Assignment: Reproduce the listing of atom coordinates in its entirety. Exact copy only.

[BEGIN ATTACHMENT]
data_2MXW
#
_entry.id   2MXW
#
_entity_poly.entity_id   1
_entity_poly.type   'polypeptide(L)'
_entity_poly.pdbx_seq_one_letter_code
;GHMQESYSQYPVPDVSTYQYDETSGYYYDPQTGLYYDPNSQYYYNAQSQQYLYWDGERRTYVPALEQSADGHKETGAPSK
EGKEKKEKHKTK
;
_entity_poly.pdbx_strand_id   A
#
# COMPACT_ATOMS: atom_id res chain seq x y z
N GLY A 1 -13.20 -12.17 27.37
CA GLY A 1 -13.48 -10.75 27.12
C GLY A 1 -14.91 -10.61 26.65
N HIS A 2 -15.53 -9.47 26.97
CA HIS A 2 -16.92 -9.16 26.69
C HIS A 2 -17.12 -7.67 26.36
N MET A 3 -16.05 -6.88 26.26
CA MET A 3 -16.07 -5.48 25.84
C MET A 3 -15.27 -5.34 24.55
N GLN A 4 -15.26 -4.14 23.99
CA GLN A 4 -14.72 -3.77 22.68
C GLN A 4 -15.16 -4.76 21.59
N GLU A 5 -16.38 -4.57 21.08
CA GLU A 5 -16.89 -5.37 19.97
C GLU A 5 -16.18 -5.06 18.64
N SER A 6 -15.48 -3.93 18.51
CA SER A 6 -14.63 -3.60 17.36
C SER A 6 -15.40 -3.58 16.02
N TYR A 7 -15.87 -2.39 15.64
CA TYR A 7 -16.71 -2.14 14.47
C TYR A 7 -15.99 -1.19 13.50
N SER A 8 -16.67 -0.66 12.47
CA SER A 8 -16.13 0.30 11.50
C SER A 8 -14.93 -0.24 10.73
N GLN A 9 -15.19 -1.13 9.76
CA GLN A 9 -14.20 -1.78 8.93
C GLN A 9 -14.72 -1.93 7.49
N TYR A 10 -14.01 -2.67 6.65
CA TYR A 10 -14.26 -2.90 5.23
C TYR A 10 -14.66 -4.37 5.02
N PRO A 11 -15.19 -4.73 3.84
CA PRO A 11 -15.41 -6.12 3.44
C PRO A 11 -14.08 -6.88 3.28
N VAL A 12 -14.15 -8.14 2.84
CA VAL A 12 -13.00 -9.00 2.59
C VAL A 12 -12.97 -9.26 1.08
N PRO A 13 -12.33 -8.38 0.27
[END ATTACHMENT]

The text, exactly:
data_2MXW
#
_entry.id   2MXW
#
_entity_poly.entity_id   1
_entity_poly.type   'polypeptide(L)'
_entity_poly.pdbx_seq_one_letter_code
;GHMQESYSQYPVPDVSTYQYDETSGYYYDPQTGLYYDPNSQYYYNAQSQQYLYWDGERRTYVPALEQSADGHKETGAPSK
EGKEKKEKHKTK
;
_entity_poly.pdbx_strand_id   A
#
# COMPACT_ATOMS: atom_id res chain seq x y z
N GLY A 1 -13.20 -12.17 27.37
CA GLY A 1 -13.48 -10.75 27.12
C GLY A 1 -14.91 -10.61 26.65
N HIS A 2 -15.53 -9.47 26.97
CA HIS A 2 -16.92 -9.16 26.69
C HIS A 2 -17.12 -7.67 26.36
N MET A 3 -16.05 -6.88 26.26
CA MET A 3 -16.07 -5.48 25.84
C MET A 3 -15.27 -5.34 24.55
N GLN A 4 -15.26 -4.14 23.99
CA GLN A 4 -14.72 -3.77 22.68
C GLN A 4 -15.16 -4.76 21.59
N GLU A 5 -16.38 -4.57 21.08
CA GLU A 5 -16.89 -5.37 19.97
C GLU A 5 -16.18 -5.06 18.64
N SER A 6 -15.48 -3.93 18.51
CA SER A 6 -14.63 -3.60 17.36
C SER A 6 -15.40 -3.58 16.02
N TYR A 7 -15.87 -2.39 15.64
CA TYR A 7 -16.71 -2.14 14.47
C TYR A 7 -15.99 -1.19 13.50
N SER A 8 -16.67 -0.66 12.47
CA SER A 8 -16.13 0.30 11.50
C SER A 8 -14.93 -0.24 10.73
N GLN A 9 -15.19 -1.13 9.76
CA GLN A 9 -14.20 -1.78 8.93
C GLN A 9 -14.72 -1.93 7.49
N TYR A 10 -14.01 -2.67 6.65
CA TYR A 10 -14.26 -2.90 5.23
C TYR A 10 -14.66 -4.37 5.02
N PRO A 11 -15.19 -4.73 3.84
CA PRO A 11 -15.41 -6.12 3.44
C PRO A 11 -14.08 -6.88 3.28
N VAL A 12 -14.15 -8.14 2.84
CA VAL A 12 -13.00 -9.00 2.59
C VAL A 12 -12.97 -9.26 1.08
N PRO A 13 -12.33 -8.38 0.27